According to this logic, I just might be the best person ever to start a WordPress troubleshooting blog.

Because dang, I can’t even begin to tell you how freaking frustrated I get when I get into one of WordPress’s help forums that promises to tell me how to do something only to find a ton of veteran developers telling me what to do in overly-complicated language, but not HOW TO DO IT OR WHAT I SHOULD FREAKING CLICK ON.

(Sorry, calming down now.)

You might be better at WordPress than I am, but I’m sure you’ve ran into this at least a few times for other topics, am I right?

Because think about it, if I figure out how to do something in WordPress that’s been bothering the heck out of me, don’t you think I’m going to write it in much easier-to-understand and easier-to-follow-along language than those experienced developers?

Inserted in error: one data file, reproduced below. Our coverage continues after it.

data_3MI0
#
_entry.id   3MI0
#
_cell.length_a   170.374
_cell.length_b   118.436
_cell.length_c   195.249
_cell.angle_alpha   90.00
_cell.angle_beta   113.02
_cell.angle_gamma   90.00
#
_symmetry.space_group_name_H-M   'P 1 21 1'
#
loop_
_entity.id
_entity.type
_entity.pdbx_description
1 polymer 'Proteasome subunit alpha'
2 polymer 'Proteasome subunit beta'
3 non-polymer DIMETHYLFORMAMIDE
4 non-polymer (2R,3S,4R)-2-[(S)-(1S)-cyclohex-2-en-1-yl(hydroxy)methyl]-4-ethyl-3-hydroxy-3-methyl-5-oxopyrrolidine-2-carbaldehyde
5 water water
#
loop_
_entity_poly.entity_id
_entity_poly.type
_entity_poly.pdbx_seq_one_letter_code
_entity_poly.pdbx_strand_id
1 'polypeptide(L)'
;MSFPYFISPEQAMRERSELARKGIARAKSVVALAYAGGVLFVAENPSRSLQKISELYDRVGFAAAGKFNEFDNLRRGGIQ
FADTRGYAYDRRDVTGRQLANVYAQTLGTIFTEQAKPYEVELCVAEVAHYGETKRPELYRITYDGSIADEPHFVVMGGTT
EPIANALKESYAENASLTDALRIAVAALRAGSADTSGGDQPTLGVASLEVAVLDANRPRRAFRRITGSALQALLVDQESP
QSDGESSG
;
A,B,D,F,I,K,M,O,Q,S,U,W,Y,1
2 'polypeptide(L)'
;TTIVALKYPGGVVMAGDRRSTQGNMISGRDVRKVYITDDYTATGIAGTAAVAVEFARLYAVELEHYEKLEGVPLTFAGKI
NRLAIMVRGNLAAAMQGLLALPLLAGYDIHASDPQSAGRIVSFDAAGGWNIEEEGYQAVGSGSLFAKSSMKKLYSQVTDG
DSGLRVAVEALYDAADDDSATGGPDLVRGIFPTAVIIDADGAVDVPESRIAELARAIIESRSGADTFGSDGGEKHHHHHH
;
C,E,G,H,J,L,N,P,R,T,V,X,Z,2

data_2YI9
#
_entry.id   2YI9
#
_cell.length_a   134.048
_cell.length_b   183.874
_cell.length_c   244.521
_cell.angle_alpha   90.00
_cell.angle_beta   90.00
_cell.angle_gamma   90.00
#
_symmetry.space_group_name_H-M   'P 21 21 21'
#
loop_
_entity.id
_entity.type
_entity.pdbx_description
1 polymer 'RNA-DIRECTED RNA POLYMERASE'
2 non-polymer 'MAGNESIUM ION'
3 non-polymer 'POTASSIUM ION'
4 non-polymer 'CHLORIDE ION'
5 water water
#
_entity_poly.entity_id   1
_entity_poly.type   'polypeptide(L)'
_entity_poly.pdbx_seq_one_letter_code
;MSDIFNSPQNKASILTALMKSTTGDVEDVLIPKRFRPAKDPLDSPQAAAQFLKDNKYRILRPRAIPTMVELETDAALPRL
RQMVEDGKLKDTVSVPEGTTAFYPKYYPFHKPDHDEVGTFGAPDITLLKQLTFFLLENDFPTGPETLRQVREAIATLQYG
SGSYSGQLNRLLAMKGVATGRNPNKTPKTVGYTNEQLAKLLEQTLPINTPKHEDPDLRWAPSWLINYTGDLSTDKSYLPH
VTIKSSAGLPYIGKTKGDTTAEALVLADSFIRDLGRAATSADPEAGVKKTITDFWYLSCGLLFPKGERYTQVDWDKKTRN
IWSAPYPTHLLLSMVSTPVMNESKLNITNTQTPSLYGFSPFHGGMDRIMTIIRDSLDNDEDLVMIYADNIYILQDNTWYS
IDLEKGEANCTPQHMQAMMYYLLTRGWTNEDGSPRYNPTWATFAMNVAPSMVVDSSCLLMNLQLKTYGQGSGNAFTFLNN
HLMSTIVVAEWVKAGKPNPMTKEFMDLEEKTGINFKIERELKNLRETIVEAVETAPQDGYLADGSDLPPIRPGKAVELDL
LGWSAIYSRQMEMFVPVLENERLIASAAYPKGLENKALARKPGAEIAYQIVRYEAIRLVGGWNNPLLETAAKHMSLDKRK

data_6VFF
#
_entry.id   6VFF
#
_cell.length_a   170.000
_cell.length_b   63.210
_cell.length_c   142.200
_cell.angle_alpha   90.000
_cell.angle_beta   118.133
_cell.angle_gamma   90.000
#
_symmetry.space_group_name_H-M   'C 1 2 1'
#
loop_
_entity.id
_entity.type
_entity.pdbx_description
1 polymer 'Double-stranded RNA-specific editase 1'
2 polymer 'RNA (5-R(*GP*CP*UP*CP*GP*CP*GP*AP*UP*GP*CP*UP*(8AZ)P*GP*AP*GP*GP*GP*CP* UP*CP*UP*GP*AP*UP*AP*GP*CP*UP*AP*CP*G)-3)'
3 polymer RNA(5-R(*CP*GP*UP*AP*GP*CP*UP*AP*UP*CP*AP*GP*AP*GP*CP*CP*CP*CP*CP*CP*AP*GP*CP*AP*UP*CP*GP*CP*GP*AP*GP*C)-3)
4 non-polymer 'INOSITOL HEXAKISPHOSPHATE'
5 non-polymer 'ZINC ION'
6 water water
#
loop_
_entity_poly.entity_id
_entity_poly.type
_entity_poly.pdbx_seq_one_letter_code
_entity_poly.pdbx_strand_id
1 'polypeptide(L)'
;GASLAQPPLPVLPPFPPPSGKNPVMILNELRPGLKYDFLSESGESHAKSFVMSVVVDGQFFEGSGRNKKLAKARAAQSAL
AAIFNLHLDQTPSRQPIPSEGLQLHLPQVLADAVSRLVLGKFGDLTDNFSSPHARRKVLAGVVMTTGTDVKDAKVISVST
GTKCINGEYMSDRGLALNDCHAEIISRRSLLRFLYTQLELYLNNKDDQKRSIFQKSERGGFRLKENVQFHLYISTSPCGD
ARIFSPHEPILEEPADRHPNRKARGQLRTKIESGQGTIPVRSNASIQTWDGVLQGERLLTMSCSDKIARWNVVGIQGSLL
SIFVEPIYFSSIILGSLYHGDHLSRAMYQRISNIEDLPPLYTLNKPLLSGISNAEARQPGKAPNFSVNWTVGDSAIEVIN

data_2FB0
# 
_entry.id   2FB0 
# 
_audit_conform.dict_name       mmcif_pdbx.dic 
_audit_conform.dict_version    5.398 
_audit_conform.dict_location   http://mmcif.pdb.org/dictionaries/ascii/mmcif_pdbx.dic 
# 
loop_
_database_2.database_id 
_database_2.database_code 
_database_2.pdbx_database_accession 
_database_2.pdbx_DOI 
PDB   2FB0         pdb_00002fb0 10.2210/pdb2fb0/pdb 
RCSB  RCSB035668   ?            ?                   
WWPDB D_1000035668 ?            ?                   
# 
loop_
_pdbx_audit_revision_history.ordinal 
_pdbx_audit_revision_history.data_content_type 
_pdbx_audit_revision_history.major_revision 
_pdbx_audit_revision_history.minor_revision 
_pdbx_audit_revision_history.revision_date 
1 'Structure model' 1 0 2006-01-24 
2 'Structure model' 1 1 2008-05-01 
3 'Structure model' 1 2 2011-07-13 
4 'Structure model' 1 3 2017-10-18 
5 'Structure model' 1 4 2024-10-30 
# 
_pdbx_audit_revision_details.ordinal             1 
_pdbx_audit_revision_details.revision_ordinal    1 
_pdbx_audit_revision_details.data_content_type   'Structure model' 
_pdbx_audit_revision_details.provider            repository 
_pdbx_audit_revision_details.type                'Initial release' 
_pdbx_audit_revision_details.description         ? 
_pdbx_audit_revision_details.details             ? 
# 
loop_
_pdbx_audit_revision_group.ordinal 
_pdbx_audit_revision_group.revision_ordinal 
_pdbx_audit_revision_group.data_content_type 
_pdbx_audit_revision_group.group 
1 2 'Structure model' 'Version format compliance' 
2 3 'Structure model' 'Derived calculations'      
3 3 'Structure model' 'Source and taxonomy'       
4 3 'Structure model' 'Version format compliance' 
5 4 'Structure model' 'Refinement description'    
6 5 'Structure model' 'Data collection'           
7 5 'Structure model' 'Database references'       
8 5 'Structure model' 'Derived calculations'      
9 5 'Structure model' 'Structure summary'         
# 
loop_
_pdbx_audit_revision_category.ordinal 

(Like, telling people WHERE they can find that hidden button they need to click on to activate something?)

You bet.

And the loads and loads of people out there like myself would love me for it.

Tweet this tip to your followers.

 

(P.S. If you'd like to download a free list of 1,781 profitable niches click here or the image below)

1781 niches [new]

 

 

How to Put All This Into Practice With Your Niche Site

So now we’ve settled it.

Your beginner or non-expert status is clearly an advantage for you when it comes to the actual writing that will go on your site. And by spending less than $50 and a couple of weeks reading, you can get all the knowledge and credibility factors behind your name that you need to be taken seriously by the vast majority of people who visitor your website.

You’ll be able to give the advice your target readers are looking for by simply teaching yourself things about your niche and then writing them out.

And best of all?

You won't have to feel like a fraud anymore and you'll be able to grow your niche site with confidence.

Chelsea Baldwin